Rent levels, and financing the renovation of the buildings.

 

The only income that the co-op receives is the rent from its members. In the future, we hope to have our land and buildings sorted enough to host events and gatherings, teaching and workshops, but this potential income is at least a few years off, while we get the company working as a housing provider.  We all pay at least £215 per calendar month as rent and a further £30-£50 each on bills.  That doesn't include food, though we do share large wholefood orders and some of us grow some of our own.

 

To be a member of the co-op means that you will have to work as hard to maintain the buildings as if you owned them. We aren’t the cheapest place to live, but we do care about accessibility, so the current rent levels have been set bearing in mind the benefits available from Herefordshire County Council. You could be entirely “on benefits” and live here, but it is unlikely that this is the most sensible place for you to live, if you don't have any income at all. We spend some of our own time and energy processing our firewood, and many of us also put time, effort and even money into growing some food.  The shared house also buy bottled gas for cooking. 

 

The co-op's money - the rent - only goes into the fabric of the buildings.  The co-op does own a lot of tools, machines, furniture etc too, but when these need replacement or repair it often comes out of our own pockets.  The "grey area" is boundary management - our walls, fences and hedges are a fair expense for the Property Management Company too.

 

Rent Levels

Rent levels are set by the co-op members at meetings. We take three things into account: the housing benefit levels in the local area, our business plan which we have used to borrow money and the type of accommodation you are taking on. We don’t have rent holidays. The way this works out at the moment, is that we all pay at least £240 a month. Some of us pay more to use more space privately. We all have access to a lot of communal space too.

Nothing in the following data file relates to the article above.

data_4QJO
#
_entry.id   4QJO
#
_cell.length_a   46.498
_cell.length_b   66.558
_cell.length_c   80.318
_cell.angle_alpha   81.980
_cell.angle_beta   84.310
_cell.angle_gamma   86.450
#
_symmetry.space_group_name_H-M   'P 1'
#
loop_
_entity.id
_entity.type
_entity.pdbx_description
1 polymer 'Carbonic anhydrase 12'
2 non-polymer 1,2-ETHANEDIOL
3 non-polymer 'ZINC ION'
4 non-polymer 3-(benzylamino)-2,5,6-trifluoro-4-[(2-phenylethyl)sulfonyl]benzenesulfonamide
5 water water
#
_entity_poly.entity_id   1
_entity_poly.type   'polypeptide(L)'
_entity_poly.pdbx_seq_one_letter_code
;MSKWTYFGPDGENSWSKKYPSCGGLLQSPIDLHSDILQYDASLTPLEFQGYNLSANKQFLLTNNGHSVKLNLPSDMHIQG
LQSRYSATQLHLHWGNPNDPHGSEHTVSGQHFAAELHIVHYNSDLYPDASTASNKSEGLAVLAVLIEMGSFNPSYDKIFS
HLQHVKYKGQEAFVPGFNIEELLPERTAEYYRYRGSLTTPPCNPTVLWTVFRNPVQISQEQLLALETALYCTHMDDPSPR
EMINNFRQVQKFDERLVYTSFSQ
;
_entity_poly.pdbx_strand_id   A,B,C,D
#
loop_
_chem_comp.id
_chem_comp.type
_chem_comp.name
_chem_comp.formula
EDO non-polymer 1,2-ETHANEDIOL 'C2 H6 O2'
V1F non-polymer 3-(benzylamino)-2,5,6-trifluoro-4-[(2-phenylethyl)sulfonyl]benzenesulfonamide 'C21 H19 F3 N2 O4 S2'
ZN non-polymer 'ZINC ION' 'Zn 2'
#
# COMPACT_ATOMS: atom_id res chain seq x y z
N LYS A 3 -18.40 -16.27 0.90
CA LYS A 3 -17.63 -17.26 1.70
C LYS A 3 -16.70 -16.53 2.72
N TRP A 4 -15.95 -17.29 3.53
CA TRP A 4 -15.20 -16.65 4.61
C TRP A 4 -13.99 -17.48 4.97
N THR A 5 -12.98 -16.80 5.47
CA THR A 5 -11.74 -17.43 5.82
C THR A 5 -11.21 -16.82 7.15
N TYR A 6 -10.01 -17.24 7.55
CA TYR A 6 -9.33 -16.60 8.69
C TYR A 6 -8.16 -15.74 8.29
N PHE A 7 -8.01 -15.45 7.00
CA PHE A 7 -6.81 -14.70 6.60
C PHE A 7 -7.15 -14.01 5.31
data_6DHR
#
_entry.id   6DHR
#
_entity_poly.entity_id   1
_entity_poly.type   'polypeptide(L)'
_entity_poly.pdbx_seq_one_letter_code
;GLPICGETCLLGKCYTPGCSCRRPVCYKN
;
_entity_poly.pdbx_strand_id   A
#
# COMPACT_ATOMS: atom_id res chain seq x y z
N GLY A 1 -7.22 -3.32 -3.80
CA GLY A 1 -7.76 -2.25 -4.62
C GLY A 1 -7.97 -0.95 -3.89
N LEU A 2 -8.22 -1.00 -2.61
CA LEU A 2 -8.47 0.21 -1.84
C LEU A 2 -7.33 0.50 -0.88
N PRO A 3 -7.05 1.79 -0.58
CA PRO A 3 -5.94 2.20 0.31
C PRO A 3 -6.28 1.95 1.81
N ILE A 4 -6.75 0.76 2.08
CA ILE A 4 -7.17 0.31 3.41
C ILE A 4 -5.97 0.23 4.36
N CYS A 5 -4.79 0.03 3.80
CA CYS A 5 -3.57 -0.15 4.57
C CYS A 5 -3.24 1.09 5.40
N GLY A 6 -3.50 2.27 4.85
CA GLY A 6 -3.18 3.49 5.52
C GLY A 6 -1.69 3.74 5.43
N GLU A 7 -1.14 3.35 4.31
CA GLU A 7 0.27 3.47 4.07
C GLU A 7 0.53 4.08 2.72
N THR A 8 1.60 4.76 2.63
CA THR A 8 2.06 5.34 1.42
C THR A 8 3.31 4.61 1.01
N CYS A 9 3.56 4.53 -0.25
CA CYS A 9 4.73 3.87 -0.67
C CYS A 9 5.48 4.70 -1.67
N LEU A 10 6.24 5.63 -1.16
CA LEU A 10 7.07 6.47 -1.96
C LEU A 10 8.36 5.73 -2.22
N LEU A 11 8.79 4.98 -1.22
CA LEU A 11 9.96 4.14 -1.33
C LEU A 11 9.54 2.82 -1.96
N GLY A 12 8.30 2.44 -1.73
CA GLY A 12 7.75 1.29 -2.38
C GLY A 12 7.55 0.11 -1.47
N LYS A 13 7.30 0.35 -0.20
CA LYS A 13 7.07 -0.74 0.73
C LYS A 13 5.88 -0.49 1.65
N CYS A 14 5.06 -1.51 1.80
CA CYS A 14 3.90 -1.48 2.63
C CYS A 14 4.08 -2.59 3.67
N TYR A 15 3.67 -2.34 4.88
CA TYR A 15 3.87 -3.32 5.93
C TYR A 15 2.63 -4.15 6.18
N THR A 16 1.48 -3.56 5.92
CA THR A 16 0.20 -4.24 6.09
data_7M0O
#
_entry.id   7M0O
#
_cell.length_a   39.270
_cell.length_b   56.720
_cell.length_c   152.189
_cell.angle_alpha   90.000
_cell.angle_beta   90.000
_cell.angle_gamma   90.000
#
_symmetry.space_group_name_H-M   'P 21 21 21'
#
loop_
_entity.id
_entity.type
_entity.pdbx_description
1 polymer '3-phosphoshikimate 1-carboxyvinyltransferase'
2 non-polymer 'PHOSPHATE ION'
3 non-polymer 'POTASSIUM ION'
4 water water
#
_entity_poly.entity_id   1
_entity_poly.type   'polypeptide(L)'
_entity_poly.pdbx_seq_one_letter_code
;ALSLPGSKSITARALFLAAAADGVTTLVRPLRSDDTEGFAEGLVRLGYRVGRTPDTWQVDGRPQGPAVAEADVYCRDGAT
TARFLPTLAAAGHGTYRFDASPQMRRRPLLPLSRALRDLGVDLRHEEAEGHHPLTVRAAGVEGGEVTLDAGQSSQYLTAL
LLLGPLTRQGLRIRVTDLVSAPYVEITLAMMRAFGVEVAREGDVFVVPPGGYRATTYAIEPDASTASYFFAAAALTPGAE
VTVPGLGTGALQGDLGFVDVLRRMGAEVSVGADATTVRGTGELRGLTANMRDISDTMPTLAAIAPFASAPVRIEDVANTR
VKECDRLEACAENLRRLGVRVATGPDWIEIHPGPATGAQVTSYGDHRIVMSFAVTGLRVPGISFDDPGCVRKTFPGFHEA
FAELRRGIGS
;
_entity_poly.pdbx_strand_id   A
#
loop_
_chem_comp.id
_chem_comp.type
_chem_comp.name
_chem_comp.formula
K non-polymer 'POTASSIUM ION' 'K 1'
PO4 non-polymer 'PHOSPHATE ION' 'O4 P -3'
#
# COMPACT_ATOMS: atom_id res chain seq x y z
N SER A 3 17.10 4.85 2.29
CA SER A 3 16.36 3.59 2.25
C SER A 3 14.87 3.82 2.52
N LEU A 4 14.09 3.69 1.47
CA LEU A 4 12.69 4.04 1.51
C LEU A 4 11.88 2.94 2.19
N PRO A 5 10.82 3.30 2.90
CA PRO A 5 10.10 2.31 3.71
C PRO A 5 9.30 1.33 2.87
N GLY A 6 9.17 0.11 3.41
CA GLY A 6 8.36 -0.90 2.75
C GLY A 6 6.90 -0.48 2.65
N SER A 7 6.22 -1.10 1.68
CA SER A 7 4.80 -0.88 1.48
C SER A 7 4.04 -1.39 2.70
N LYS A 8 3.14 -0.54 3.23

Earthworm is a unique and beautiful place. It is not as cheap a place to live as most housing co-ops, but the rent is well below the average for this area of the country. You get different facilities, and more control over them for your rent, than in more ordinary homes.

 

A great draw for housing co-ops, is that the legal entity we have set up to manage our home, can borrow much more money than we would be able to as individuals, and this debt is tied to the co-op, not to us as individuals.  In the future, we might raise more loan stock to invest in Solar panels or further renovation.

 

 

Space

 

Rent Level

Shared House Rooms

£215 to £270 depending on size of room

Static Caravan

£240

1 bedroom flat

£385

2 bedroom flat (main house)

£495

2 bedroom flat (stable block)

£465

 

 

 

Financing the Renovation of Buildings

The housing co-op issued £40,000 loan stock in April-July 2014 and has taken on a £260,000, long term mortgage in order to pay for the renovation and alterations to the buildings.

 

The repayments of this borrowing will be made using rents. We have to have a minimum of 8 people paying rent to make the minimum amount of money to cover the basic running costs of the co-op and repayments of loans. Extra money we raise when we have more than 8 co-op members goes towards our long term maintenance funds for the roof, heating system, windows and to cover anything else which drops off the buildings unexpectedly!  The special thing about being a co-op when we take on this level of debt, is that it is the co-op which does this, not us as individuals.

 

The pay-back time we're committed to is 20 years.

 

We also talked about the idea of using human capital/rent offset as a way of reducing the financial risk, but that has been disasterous for this co-op in the past, (large DIY-errors), so we have quite rigorous budgeting, purchasing and planning procedures to follow.

 

As a co-op, we are an evolving, flexible thing, and if you become part of the hive mind, you will of course have influence on the way we sort out the property; but paying back the mortgage (and not losing the buildings) and paying back the loanstock (and not losing the confidence that local people and distant mates have in us) are going to be top priority for a long time to come.